i. Sagging. When the vessel is loaded heavily midships.
j. Hogging. When the vessel is loaded heavily on the bow and stern with nothing midships.
a. Self-propelled. These barges move under their own power and are used in inland and coastal
waterways. They must maintain a crew at all times.
b. Nonself-propelled. They must be moved by tugboats and can be used for temporary storage. They
are equipped with their own pumping system.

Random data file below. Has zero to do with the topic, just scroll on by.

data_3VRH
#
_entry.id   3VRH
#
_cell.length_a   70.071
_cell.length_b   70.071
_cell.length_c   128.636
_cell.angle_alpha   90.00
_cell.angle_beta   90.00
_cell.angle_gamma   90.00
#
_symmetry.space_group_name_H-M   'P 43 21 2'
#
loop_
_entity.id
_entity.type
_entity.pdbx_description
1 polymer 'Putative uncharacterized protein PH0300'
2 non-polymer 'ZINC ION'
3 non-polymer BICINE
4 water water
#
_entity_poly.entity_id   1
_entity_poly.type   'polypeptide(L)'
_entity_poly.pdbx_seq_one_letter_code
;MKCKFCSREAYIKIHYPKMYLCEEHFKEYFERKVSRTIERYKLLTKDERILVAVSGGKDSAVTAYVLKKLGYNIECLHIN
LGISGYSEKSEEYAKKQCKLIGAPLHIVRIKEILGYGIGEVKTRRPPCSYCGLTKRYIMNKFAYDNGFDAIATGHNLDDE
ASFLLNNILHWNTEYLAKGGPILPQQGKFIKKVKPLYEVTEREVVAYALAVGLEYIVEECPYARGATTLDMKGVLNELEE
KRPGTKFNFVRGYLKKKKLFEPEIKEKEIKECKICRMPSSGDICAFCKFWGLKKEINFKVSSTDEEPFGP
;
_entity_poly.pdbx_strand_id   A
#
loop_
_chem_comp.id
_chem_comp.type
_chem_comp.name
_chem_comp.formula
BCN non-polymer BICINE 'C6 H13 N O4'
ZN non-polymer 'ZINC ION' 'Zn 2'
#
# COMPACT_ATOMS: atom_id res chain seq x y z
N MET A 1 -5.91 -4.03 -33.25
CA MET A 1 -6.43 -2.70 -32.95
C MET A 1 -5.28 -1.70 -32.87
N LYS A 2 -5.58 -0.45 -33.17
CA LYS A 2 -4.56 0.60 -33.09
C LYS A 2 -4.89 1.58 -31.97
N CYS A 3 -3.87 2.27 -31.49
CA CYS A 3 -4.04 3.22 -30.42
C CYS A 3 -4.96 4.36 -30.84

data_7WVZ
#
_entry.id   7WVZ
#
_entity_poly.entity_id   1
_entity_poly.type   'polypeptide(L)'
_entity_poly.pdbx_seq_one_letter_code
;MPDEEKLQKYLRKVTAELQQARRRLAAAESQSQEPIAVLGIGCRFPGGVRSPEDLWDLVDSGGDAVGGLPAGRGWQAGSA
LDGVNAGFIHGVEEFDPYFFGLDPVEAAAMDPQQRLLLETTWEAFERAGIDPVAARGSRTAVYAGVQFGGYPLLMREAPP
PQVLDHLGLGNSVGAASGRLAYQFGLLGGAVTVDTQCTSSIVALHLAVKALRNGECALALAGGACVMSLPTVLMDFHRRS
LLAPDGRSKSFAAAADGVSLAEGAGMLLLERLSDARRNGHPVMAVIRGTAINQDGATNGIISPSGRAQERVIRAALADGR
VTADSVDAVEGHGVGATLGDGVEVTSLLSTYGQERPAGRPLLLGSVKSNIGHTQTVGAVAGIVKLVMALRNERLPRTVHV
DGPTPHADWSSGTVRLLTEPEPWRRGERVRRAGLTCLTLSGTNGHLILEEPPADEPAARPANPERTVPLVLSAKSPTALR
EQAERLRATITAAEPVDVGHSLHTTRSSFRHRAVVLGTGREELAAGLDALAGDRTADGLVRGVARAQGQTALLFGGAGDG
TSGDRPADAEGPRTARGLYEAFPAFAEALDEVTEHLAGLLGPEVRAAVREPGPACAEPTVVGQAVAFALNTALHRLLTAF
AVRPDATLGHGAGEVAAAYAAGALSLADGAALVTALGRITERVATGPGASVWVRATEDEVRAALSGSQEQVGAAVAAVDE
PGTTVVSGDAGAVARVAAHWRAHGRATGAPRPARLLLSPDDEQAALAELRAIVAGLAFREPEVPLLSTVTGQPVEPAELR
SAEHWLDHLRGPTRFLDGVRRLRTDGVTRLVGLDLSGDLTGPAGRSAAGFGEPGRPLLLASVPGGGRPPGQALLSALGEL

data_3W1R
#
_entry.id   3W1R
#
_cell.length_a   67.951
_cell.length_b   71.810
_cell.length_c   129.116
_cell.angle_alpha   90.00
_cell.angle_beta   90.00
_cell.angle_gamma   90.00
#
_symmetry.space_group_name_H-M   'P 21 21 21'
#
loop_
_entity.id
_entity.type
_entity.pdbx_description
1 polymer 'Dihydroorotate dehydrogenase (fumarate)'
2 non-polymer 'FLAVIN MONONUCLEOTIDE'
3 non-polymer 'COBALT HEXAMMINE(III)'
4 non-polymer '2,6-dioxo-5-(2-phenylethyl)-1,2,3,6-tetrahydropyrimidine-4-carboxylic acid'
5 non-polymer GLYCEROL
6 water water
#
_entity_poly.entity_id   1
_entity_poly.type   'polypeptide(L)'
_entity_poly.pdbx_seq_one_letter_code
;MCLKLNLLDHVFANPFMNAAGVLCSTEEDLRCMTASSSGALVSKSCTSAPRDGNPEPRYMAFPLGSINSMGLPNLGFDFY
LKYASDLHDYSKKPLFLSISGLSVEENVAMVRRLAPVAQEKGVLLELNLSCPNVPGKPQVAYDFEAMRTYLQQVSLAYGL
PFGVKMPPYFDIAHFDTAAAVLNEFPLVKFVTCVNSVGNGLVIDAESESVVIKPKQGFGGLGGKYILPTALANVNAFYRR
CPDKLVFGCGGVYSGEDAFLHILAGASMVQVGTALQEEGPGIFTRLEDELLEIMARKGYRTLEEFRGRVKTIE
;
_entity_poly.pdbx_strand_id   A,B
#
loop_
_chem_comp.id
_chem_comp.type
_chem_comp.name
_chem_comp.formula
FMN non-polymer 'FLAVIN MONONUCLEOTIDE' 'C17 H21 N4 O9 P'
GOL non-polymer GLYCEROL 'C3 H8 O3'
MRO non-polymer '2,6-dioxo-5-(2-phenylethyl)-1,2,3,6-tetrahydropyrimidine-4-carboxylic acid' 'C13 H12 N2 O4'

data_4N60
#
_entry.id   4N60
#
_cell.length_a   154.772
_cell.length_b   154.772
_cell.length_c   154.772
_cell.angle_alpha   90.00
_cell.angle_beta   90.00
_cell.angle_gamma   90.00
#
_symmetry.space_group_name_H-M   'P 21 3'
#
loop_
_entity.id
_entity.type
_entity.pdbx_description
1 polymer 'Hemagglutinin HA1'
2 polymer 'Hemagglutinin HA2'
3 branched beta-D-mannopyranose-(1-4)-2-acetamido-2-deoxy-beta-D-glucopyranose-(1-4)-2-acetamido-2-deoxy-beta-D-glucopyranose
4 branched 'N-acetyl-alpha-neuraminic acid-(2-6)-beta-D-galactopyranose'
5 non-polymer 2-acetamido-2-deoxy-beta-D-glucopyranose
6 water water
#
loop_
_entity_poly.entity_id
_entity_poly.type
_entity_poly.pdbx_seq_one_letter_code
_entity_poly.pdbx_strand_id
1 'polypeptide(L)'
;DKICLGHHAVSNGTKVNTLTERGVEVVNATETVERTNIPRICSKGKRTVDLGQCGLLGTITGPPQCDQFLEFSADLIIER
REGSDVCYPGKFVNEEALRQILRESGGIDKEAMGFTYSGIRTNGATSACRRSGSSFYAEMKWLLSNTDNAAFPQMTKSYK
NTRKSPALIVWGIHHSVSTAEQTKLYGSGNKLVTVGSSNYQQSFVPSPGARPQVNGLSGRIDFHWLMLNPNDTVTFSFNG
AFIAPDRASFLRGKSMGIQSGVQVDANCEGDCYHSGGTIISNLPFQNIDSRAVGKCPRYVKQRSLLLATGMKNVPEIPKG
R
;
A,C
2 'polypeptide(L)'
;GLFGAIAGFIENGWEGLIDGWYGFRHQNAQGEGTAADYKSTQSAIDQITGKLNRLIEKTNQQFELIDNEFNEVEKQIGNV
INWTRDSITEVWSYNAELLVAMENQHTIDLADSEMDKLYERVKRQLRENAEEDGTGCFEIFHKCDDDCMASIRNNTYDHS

Most tankers have two pumping systems.
a. Centrifugal pumps for off-loading the cargo.
b. Gear or piston pumps for stripping the cargo tanks dry.
Most tankers have the capability to carry up to five different products. Ship tanks are arranged abreast ad
numbered from bow to stern.
NOTE: The instructor will point out
ad numbering system using
a. Multileg mooring systems.
b. Single point mooring systems (mono buoy).
c. Jetties: Jetties are used when the water depth or the shore line is unsuitable for bringing in tankers.
d. Docks and Piers: Docks or pier are the most secure for unloading tankers.
(1) Security is easier to maintain.
(2) Access to the tanker is easier in case of emergency and for maintenance.
(3) They are protected from winds and tide.